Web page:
Juliana F. May

Undergraduate Discipline

Dance

Graduate Program

MFA Dance Program

BA, Oberlin College. MFA, University of Wisconsin-Milwaukee. A Guggenheim and NYFA Fellow, for the past 15 years she has taught dance and choreography at numerous institutions in K-12 and university settings, including at Trevor Day School, Barnard College, The New School, and, most recently, at The American Dance Festival in Durham, North Carolina. She has created nine works since 2002, including seven evening-length pieces with commissions and encore performances from Dance Theatre Workshop, New York Live Arts, The Chocolate Factory Theatre, Barnard College, The New School, Joyce SoHo, and The American Realness Festival. She has been awarded grants and residencies through The Map Fund, The Jerome foundation, Lower Manhattan Cultural Council, and Gibney DIP. SLC, 2017–

Undergraduate Courses 2019-2020

Dance

Composition

Component—Year

Taught by Juliana May in the fall, Beth Gill in the spring.

Movement and creativity are the birthrights of every human being. This component will explore expressive and communicative movement possibilities by introducing different strategies for making dances. Problems posed run the gamut from conceptually-driven dance/theatre to structured movement improvisations. Learn to access and mold kinetic vocabularies, collaboratively or individually, and incorporate music, sound, gesture, text, and objects in pursuit of a vision. Students will be asked to create and perform studies, direct one another, and share and discuss ideas and solutions with peers. Students are not required to make finished products but, rather, to involve themselves in the challenges and joys of rigorous play.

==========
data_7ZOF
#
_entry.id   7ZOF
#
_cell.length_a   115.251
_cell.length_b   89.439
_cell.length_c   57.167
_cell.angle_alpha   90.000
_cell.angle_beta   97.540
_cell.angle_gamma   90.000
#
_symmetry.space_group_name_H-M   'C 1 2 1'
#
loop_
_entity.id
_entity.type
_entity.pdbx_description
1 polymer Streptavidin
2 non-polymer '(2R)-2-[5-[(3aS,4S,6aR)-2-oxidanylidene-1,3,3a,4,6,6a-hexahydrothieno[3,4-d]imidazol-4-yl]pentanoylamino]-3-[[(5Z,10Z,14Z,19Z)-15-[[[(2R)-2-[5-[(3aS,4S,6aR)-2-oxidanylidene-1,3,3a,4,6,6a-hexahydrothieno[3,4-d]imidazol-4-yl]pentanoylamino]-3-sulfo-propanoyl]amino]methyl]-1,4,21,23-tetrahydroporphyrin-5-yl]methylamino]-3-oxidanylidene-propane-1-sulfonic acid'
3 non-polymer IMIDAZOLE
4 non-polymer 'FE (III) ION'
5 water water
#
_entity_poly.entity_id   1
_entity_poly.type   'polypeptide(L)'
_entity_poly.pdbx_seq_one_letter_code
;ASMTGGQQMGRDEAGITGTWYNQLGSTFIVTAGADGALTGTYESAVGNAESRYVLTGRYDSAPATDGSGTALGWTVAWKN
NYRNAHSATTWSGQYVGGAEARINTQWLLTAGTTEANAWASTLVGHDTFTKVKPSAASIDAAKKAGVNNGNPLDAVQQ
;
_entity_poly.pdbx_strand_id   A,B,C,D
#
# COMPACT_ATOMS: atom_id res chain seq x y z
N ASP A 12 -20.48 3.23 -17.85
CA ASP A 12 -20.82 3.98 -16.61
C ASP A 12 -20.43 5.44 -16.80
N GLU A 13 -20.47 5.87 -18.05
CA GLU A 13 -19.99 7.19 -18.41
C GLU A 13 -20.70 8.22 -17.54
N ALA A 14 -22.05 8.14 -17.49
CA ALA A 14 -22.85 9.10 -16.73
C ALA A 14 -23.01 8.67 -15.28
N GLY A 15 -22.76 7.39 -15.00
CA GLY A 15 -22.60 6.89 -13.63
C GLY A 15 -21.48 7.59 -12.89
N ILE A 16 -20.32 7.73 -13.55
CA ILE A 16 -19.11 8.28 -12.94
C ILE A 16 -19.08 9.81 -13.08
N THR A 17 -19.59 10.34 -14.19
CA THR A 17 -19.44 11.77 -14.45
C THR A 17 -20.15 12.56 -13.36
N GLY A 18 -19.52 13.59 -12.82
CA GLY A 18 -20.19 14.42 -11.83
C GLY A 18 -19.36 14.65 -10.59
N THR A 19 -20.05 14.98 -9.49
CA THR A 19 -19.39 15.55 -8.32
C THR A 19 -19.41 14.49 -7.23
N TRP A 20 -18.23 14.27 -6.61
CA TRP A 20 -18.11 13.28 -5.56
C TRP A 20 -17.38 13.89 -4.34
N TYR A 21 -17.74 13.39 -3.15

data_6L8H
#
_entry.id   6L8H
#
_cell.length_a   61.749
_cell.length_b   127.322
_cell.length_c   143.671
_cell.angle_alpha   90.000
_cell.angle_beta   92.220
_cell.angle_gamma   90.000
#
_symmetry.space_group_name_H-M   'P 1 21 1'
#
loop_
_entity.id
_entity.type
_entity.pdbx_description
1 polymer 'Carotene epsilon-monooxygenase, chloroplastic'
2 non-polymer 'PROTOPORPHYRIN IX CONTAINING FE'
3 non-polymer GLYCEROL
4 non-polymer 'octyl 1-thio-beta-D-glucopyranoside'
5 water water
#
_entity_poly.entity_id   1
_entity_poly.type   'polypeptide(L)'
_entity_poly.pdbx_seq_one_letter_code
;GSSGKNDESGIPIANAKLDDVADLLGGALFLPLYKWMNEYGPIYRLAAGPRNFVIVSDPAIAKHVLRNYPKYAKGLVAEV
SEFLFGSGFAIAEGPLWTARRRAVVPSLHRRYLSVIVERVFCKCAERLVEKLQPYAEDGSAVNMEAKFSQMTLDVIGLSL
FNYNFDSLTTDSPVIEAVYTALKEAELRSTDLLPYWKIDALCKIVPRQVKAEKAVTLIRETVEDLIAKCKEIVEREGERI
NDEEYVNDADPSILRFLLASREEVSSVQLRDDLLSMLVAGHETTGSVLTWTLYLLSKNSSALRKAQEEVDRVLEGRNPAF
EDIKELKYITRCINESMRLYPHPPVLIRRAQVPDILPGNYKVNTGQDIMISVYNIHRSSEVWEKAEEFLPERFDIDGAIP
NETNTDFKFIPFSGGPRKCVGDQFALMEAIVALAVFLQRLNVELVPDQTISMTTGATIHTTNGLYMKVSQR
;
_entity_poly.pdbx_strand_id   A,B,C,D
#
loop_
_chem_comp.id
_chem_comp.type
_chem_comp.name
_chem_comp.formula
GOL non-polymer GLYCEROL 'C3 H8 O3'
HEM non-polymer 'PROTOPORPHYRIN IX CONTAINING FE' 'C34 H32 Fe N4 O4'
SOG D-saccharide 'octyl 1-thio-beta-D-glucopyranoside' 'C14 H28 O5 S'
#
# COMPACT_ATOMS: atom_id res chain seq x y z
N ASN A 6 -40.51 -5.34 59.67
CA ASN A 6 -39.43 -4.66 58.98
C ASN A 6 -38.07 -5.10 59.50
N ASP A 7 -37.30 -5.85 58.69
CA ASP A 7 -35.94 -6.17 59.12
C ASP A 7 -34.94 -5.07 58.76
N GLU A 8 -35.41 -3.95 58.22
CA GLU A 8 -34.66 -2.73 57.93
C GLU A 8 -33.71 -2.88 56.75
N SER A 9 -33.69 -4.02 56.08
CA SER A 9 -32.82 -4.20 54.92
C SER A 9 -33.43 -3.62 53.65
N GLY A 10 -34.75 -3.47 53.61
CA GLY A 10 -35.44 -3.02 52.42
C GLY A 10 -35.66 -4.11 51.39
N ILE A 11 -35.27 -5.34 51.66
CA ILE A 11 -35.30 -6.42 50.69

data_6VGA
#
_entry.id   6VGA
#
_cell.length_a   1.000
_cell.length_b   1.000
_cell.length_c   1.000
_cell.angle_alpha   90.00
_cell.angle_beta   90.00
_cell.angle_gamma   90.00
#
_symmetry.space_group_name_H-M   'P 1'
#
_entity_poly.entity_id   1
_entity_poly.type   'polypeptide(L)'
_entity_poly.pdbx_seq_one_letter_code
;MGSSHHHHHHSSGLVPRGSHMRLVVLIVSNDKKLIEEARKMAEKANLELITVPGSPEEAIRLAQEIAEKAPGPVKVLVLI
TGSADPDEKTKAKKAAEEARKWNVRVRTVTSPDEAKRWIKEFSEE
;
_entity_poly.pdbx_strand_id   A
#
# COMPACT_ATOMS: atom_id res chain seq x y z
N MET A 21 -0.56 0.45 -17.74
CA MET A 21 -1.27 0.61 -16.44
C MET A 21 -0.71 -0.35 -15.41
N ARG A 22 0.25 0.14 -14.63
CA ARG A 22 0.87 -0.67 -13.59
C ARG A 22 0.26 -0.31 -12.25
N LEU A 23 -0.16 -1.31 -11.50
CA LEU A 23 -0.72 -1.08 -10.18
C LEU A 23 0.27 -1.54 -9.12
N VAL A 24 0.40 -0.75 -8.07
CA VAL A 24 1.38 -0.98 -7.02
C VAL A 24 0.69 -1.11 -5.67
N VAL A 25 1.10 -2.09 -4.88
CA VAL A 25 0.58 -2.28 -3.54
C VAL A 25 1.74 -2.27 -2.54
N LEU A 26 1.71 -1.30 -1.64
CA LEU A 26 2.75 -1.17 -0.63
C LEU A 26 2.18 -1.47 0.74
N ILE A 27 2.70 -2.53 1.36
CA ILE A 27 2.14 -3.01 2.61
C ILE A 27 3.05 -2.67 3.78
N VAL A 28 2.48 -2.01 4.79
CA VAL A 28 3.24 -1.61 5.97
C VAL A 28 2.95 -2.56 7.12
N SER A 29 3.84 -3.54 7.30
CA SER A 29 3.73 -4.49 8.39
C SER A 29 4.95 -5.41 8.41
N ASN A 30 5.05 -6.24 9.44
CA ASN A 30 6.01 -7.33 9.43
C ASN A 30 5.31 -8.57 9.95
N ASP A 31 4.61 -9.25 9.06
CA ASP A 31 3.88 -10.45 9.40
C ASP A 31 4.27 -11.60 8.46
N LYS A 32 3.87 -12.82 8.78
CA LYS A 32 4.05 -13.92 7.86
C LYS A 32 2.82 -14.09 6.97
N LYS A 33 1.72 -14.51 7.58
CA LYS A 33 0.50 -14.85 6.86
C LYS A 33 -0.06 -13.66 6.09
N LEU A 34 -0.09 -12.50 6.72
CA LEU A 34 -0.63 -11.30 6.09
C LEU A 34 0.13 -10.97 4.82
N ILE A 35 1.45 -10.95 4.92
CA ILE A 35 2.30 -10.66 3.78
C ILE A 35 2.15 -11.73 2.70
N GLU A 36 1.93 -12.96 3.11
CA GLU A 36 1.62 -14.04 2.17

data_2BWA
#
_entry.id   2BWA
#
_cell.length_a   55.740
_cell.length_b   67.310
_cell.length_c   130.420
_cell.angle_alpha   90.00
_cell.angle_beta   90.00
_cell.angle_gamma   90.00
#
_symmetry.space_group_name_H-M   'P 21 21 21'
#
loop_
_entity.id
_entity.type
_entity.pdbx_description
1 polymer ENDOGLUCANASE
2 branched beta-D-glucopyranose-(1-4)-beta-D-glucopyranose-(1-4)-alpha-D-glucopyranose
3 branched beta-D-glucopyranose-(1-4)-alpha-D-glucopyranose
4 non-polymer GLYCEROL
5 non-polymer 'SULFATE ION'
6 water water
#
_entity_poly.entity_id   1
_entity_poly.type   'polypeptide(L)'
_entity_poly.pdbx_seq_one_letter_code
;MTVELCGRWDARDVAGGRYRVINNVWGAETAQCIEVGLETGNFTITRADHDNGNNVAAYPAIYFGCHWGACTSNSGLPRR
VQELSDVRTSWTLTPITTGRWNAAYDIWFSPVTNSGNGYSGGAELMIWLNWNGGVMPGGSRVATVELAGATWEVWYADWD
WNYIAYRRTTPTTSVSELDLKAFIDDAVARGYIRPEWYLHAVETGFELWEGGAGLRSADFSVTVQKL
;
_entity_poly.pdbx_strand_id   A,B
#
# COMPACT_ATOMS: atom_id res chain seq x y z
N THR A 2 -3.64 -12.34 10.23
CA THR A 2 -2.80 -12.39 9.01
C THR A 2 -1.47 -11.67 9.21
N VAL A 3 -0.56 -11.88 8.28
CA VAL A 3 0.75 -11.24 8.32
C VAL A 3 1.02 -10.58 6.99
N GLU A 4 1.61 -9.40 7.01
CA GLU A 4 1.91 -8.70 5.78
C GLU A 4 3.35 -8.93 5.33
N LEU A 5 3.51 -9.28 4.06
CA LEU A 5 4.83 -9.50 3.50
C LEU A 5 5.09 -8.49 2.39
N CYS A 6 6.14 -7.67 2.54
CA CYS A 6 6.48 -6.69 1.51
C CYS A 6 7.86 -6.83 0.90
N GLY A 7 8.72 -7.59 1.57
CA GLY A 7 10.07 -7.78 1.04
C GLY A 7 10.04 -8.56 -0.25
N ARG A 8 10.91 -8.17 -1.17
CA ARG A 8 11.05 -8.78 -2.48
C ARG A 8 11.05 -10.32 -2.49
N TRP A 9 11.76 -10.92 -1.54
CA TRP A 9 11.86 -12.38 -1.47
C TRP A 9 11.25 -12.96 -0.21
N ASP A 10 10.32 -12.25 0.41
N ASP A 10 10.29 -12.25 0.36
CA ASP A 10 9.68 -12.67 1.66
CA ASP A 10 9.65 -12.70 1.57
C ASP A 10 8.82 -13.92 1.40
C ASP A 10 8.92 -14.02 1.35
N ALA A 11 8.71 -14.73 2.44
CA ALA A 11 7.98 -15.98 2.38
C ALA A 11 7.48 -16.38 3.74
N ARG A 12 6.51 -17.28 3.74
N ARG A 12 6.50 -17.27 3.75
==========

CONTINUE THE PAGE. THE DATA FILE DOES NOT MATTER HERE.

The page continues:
Faculty

Dance Making

Component—Year

Prerequisites: Dance Composition, Lighting Design and Stagecraft for Dance, and permission of the instructor.

In this class, graduates and upperclass undergraduates with a special interest and experience in dance composition will design and direct individual choreographic projects. Students and faculty will meet weekly to view works-in-progress and, in conferences taking place the following afternoon, discuss relevant artistic and practical problems. Music, costumes, lighting, and other elements will be discussed as integral and interdependent elements in the choreographic work. This will culminate in performances of the works toward the end of the semester in the Winter Performance and Spring Performance programs. Performances will take place in the Bessie Schönberg Dance Theatre or elsewhere on campus in the case of site-specific work.

Faculty

Teaching Conference

Component—Year

Students may enter this yearlong course in the second semester with permission of the instructor.